Explaining Ford is a “job of work,” to use Ford’s phrase, that McBride has been at for over 30 years now — since he co-authored a critical study of Ford back in his college days. In the early ’70s, I met McBride at local screenings of Ford films; we were two of the 40 or so Fordians who could be counted upon to show up for any Ford picture. (In the interest of full disclosure, I’ve occasionally encountered McBride in the years since.) In the intervening decades, McBride has reviewed films for a range of publications, authored excellent biographies of Frank Capra and Steven Spielberg and a number of critical studies, written some of the American Film Institute’s annual salutes to filmmakers — and researched the bejesus out of John Ford.
Like all of Ford’s previous biographers, McBride has had to sift carefully through Ford’s own accounts of his life, which run the narrow gamut from blarney to bullshit. More than Ford’s previous biographers, however, McBride has found the studio memos, the bit players, the Directors Guild minutes, the military comrades, to set the record straight (or, at minimum, straighter). He’s particularly judicious in making sense of Ford’s dizzying left-right-left political oscillations, and in sorting out the facts of Ford’s two great midlife adventures: his service heading up the photographic arm of the OSS during World War II, and his ecstatic mid-1930s affair with Katharine Hepburn, for whom he almost decided to break up his not-very-happy marriage.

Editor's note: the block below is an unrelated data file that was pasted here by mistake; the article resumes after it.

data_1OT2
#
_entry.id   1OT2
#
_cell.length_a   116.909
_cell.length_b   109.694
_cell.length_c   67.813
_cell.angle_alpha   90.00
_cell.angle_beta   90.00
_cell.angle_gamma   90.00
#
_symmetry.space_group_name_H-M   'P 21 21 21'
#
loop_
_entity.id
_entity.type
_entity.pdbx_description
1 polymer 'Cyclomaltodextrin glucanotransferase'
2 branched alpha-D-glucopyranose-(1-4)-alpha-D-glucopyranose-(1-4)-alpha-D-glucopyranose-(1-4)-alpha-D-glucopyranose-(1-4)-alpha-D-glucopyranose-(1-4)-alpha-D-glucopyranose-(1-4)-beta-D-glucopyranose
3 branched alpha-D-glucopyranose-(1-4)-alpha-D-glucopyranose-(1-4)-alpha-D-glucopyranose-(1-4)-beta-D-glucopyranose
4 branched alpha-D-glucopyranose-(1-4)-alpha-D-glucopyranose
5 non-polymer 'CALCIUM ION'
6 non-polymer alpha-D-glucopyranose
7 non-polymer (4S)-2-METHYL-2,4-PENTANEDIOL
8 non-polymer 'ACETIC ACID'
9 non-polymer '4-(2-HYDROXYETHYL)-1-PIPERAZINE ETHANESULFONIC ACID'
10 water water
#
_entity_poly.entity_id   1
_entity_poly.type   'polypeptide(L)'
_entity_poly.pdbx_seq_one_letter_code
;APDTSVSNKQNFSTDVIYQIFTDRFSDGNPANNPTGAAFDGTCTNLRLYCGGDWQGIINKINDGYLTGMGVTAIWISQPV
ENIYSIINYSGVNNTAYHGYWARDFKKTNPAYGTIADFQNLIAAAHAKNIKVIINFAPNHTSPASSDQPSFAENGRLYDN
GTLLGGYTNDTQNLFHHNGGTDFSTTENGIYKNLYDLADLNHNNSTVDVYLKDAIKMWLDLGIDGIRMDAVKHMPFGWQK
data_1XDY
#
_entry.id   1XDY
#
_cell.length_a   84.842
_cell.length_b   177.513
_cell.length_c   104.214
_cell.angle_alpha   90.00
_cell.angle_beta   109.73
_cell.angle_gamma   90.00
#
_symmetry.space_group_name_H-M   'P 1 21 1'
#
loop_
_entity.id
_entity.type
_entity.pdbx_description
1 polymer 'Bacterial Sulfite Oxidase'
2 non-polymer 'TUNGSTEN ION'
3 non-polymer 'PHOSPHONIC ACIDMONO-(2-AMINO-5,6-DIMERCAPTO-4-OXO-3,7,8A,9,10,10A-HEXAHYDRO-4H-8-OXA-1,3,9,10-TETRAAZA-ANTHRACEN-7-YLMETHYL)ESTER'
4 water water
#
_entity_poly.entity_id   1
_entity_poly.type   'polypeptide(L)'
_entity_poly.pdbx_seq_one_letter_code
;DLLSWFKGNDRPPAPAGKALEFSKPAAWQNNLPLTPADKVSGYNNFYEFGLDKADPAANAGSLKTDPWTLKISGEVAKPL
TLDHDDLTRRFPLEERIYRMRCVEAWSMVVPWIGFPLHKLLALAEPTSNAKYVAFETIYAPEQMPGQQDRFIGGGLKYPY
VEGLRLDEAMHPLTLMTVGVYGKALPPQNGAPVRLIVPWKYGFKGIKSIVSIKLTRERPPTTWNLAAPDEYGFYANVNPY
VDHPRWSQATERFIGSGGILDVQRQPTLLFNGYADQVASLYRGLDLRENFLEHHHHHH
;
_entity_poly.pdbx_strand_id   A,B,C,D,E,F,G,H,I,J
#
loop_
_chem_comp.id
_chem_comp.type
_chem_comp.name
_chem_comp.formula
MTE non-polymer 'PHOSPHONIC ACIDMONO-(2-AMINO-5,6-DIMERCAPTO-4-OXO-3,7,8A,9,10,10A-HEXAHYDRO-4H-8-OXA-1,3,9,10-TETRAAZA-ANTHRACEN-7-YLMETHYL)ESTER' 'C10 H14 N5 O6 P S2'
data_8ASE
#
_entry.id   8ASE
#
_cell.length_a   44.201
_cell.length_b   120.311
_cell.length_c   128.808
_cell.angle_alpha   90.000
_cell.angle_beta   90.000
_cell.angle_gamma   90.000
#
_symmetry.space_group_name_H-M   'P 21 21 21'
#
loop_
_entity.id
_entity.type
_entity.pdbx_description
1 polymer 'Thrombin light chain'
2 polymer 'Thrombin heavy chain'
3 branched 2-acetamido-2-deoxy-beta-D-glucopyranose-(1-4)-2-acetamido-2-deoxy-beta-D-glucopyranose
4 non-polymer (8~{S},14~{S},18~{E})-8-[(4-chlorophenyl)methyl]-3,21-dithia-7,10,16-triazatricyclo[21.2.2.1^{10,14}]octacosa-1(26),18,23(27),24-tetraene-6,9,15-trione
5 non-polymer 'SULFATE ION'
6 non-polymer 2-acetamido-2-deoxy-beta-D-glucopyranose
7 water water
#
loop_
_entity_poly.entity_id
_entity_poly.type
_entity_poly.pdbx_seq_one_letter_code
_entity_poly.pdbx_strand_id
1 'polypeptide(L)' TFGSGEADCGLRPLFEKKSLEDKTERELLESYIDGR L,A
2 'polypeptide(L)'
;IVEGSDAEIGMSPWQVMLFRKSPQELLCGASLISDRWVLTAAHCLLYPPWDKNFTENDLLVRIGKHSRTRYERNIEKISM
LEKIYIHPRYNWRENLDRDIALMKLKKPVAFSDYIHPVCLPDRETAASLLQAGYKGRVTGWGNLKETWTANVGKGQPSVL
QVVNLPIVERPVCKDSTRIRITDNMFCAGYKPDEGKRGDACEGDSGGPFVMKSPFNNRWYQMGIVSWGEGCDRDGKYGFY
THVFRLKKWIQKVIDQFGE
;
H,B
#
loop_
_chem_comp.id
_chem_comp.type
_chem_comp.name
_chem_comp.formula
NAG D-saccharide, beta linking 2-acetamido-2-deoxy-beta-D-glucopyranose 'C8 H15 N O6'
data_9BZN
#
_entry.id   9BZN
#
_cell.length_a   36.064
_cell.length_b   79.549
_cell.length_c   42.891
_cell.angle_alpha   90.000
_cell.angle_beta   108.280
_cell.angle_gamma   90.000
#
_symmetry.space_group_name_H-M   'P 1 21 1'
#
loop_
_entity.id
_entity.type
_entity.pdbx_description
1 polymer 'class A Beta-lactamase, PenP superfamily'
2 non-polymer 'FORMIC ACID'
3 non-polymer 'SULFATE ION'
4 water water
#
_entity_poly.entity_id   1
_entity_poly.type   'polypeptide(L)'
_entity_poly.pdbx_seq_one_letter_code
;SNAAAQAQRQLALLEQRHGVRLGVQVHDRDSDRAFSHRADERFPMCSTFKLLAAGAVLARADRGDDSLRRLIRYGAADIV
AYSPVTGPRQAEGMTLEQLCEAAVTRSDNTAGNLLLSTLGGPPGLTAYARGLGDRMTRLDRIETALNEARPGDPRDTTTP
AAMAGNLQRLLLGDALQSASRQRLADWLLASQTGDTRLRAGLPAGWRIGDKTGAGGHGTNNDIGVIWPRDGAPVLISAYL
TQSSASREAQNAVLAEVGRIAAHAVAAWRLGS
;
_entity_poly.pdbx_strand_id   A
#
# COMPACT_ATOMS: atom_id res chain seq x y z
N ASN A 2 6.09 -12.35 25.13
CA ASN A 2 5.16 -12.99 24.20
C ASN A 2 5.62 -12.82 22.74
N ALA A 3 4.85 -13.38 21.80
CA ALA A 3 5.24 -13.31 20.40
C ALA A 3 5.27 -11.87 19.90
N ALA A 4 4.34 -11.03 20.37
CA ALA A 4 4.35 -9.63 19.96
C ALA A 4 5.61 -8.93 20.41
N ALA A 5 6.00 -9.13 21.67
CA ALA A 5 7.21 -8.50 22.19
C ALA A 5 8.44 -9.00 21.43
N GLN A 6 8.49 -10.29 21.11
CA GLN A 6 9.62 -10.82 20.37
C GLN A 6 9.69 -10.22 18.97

Ford’s reluctance, finally, to commit to Hepburn is certainly of a piece with his preponderantly uncoupled screen heroes; I can’t think of another Hollywood filmmaker who turned so frequently to the motif of boy-loses-girl. Whether for reasons of national duty, simple bad luck, overall orneriness or just general indifference, Ford’s heroes usually end up by themselves. (As McBride points out, in The Wings of Eagles, a biopic Ford made of a close friend who was both a Navy man and a screenwriter, the protagonist loses his family largely because he prefers the company of the very lowlife stooges whose company Ford himself preferred.)